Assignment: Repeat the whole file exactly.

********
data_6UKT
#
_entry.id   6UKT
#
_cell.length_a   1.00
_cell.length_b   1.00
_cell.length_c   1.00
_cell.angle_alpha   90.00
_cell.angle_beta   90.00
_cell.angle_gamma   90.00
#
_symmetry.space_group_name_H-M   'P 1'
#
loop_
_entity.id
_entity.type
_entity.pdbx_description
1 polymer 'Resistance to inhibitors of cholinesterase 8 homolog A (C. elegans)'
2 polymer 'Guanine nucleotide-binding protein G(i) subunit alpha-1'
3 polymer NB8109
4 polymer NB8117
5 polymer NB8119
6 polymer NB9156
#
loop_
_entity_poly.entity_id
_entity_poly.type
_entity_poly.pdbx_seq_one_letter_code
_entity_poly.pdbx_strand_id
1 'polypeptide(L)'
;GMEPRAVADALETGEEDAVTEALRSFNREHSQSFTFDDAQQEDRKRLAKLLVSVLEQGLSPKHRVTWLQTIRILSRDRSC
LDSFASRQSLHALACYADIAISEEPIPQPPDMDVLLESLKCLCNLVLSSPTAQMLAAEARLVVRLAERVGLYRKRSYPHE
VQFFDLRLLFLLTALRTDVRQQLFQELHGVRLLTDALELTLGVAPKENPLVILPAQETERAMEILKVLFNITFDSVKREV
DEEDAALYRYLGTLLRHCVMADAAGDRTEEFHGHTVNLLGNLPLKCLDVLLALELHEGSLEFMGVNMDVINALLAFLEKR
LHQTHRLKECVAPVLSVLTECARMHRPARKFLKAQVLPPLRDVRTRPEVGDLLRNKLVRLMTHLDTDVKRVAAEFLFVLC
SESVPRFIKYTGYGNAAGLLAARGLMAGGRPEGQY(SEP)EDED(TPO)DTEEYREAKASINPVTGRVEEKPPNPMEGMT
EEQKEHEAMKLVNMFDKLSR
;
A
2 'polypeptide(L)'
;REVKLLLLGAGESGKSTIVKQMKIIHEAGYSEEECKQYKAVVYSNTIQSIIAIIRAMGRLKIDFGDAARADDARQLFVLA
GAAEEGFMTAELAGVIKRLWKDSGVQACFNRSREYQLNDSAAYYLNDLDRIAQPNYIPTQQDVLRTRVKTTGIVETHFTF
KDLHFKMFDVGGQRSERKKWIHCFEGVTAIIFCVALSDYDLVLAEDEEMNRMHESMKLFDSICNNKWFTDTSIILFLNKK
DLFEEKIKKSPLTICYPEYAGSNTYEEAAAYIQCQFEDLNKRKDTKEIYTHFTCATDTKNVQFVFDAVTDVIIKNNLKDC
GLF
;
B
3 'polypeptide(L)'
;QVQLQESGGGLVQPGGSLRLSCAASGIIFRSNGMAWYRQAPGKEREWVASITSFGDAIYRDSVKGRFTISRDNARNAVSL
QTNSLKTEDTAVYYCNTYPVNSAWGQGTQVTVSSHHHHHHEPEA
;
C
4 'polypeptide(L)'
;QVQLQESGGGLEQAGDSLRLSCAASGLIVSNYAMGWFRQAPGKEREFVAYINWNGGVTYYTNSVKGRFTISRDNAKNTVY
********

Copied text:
data_6UKT
#
_entry.id   6UKT
#
_cell.length_a   1.00
_cell.length_b   1.00
_cell.length_c   1.00
_cell.angle_alpha   90.00
_cell.angle_beta   90.00
_cell.angle_gamma   90.00
#
_symmetry.space_group_name_H-M   'P 1'
#
loop_
_entity.id
_entity.type
_entity.pdbx_description
1 polymer 'Resistance to inhibitors of cholinesterase 8 homolog A (C. elegans)'
2 polymer 'Guanine nucleotide-binding protein G(i) subunit alpha-1'
3 polymer NB8109
4 polymer NB8117
5 polymer NB8119
6 polymer NB9156
#
loop_
_entity_poly.entity_id
_entity_poly.type
_entity_poly.pdbx_seq_one_letter_code
_entity_poly.pdbx_strand_id
1 'polypeptide(L)'
;GMEPRAVADALETGEEDAVTEALRSFNREHSQSFTFDDAQQEDRKRLAKLLVSVLEQGLSPKHRVTWLQTIRILSRDRSC
LDSFASRQSLHALACYADIAISEEPIPQPPDMDVLLESLKCLCNLVLSSPTAQMLAAEARLVVRLAERVGLYRKRSYPHE
VQFFDLRLLFLLTALRTDVRQQLFQELHGVRLLTDALELTLGVAPKENPLVILPAQETERAMEILKVLFNITFDSVKREV
DEEDAALYRYLGTLLRHCVMADAAGDRTEEFHGHTVNLLGNLPLKCLDVLLALELHEGSLEFMGVNMDVINALLAFLEKR
LHQTHRLKECVAPVLSVLTECARMHRPARKFLKAQVLPPLRDVRTRPEVGDLLRNKLVRLMTHLDTDVKRVAAEFLFVLC
SESVPRFIKYTGYGNAAGLLAARGLMAGGRPEGQY(SEP)EDED(TPO)DTEEYREAKASINPVTGRVEEKPPNPMEGMT
EEQKEHEAMKLVNMFDKLSR
;
A
2 'polypeptide(L)'
;REVKLLLLGAGESGKSTIVKQMKIIHEAGYSEEECKQYKAVVYSNTIQSIIAIIRAMGRLKIDFGDAARADDARQLFVLA
GAAEEGFMTAELAGVIKRLWKDSGVQACFNRSREYQLNDSAAYYLNDLDRIAQPNYIPTQQDVLRTRVKTTGIVETHFTF
KDLHFKMFDVGGQRSERKKWIHCFEGVTAIIFCVALSDYDLVLAEDEEMNRMHESMKLFDSICNNKWFTDTSIILFLNKK
DLFEEKIKKSPLTICYPEYAGSNTYEEAAAYIQCQFEDLNKRKDTKEIYTHFTCATDTKNVQFVFDAVTDVIIKNNLKDC
GLF
;
B
3 'polypeptide(L)'
;QVQLQESGGGLVQPGGSLRLSCAASGIIFRSNGMAWYRQAPGKEREWVASITSFGDAIYRDSVKGRFTISRDNARNAVSL
QTNSLKTEDTAVYYCNTYPVNSAWGQGTQVTVSSHHHHHHEPEA
;
C
4 'polypeptide(L)'
;QVQLQESGGGLEQAGDSLRLSCAASGLIVSNYAMGWFRQAPGKEREFVAYINWNGGVTYYTNSVKGRFTISRDNAKNTVY